Brodhead, Richard H. “Two Writers’ Beginnings: Eudora Welty in the Neighbor­hood of Richard Wright.” Yale Review 84, no. 2 (Apr. 1996): 1– 21.

Fields, Karen E., and Barbara J. Fields. Racecraft: The Soul of Inequality in American Life. New York: Verso, 2012.

Jennifer Fleischner, Mastering Slavery: Memory, Family, and Identity in Women’s Slave Narratives (New York, 1996).

Friedman, Susan Stanford. “Women’s Autobiographical Selves: Theory and Prac­tice.” In The Private Self: Theory and Practice of Women’s Autobiographical Writ­ings, edited by Shari Benstock, 34– 62. Chapel Hill: University of North Carolina Press, 1988.

Hobson, Fred C., Jr. But Now I See: The White Southern Racial Conversion Narrative. Baton Rouge: Louisiana State University Press, 1999.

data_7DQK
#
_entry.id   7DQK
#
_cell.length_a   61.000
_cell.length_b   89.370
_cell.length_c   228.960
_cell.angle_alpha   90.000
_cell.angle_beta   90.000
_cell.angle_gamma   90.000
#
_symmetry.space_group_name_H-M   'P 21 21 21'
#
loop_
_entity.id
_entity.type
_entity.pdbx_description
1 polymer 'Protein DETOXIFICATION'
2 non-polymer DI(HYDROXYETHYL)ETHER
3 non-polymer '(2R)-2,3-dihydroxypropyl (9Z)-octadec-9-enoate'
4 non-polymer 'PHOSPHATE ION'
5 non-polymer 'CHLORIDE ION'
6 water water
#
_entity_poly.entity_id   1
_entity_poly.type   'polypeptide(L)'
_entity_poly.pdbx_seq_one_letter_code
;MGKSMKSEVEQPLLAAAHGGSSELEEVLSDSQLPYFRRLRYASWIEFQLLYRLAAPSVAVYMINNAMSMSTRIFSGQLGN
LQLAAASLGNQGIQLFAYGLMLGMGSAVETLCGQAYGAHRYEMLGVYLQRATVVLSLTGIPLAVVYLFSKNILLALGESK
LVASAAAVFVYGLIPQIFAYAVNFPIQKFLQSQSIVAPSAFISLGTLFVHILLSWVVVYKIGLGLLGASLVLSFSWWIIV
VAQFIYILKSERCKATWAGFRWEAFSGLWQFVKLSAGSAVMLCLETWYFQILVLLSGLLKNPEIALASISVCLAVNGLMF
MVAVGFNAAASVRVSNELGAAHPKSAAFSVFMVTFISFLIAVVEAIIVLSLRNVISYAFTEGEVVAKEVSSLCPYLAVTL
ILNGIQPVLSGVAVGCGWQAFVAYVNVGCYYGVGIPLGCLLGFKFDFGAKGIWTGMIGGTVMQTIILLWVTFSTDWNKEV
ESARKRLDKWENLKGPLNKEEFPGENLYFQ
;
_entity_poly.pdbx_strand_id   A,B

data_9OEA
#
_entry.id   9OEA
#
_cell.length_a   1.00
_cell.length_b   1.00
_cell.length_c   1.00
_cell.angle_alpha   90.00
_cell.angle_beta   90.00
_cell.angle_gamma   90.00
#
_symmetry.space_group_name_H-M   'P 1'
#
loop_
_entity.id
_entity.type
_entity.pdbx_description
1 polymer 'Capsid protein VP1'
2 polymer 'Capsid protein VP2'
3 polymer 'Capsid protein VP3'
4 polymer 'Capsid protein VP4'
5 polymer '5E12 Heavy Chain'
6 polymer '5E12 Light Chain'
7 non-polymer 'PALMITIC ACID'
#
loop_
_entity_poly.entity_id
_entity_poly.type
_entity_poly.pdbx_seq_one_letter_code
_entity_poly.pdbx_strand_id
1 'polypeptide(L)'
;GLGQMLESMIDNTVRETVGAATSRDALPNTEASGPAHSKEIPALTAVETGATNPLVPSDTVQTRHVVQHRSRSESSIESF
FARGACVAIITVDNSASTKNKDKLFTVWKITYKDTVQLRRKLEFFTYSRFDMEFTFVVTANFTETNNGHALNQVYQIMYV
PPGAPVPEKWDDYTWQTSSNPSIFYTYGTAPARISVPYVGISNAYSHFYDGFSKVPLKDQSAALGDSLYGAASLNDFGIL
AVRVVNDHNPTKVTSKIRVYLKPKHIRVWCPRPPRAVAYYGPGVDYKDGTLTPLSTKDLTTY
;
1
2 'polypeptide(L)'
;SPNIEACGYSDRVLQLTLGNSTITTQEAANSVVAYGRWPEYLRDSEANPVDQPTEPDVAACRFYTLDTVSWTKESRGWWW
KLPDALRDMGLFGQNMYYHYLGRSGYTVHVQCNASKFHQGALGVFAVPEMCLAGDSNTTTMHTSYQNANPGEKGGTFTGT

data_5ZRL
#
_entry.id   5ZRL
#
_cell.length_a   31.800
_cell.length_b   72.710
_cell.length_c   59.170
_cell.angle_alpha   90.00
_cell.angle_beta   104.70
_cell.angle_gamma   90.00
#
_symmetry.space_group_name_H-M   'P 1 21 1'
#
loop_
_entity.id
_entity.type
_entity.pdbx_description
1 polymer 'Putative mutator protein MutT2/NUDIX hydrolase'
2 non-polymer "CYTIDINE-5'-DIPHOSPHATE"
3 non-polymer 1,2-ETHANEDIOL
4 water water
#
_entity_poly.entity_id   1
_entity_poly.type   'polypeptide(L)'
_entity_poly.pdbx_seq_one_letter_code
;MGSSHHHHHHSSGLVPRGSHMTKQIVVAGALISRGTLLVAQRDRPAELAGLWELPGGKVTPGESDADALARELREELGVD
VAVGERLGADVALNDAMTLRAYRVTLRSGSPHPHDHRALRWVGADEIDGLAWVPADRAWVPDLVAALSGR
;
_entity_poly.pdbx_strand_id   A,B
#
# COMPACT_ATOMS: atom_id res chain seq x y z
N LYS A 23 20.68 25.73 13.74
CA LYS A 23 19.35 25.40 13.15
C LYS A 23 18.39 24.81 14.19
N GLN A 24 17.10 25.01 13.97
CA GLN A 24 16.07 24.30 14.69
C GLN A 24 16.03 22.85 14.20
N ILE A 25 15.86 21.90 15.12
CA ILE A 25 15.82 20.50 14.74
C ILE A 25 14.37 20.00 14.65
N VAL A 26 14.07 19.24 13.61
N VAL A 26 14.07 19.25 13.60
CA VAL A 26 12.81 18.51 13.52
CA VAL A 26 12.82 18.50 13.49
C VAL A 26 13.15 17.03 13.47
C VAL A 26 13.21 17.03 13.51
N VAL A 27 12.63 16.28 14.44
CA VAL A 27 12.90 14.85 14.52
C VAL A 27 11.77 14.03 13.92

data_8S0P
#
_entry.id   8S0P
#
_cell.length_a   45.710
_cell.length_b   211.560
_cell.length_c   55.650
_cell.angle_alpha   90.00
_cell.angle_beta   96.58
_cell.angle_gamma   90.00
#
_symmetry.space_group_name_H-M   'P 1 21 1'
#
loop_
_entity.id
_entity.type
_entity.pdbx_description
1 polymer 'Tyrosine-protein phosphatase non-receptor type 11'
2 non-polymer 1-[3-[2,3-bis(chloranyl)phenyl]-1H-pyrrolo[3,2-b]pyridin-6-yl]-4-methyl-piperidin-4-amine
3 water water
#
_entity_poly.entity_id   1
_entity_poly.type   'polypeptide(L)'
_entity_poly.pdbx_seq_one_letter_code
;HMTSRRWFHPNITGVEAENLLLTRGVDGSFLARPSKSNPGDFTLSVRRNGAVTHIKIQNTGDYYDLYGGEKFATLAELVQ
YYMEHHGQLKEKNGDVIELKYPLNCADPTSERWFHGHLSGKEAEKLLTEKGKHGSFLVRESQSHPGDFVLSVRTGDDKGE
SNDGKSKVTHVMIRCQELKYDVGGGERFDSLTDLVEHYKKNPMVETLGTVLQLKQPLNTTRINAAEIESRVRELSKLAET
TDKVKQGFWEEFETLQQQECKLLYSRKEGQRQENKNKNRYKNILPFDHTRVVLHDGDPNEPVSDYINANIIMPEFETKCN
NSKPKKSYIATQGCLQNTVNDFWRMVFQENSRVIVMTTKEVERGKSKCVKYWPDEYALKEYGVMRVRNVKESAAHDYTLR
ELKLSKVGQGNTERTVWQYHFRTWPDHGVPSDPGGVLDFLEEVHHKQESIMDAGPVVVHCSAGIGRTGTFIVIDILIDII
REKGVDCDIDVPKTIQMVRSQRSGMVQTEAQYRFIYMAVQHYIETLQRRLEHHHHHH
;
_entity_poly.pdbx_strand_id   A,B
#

______. Tell about the South: The Southern Rage to Explain. Baton Rouge: Louisiana State University Press, 1983.

Mason, Mary G. “The Other Voice: Autobiographies of Women Writers.” In Women, Autobiography, Theory: A Reader, edited by Sidonie Smith and Julia Watson, 321– 24. Madison: University of Wisconsin Press, 1998.

Nellie Y. McKay, “The Narrative Self: Race, Politics and Culture in Black American Women’s Autobiography,” in Women, Autobiography, Theory: A Reader, ed. Sidonie Smith and Julia Watson (Madison, WI, 1998), 96-107.

Phillips, Jerry. “Slave Narratives.” In A Companion to the Literature and Culture of the American South, edited by Richard J. Gray and Owen Robinson, 43– 56. Malden, MA: Blackwell, 2004.

Smith, Sidonie. A Poetics of Women’s Autobiography: Marginality and the Fictions of Self- Representation. Bloomington: Indiana University Press, 1987.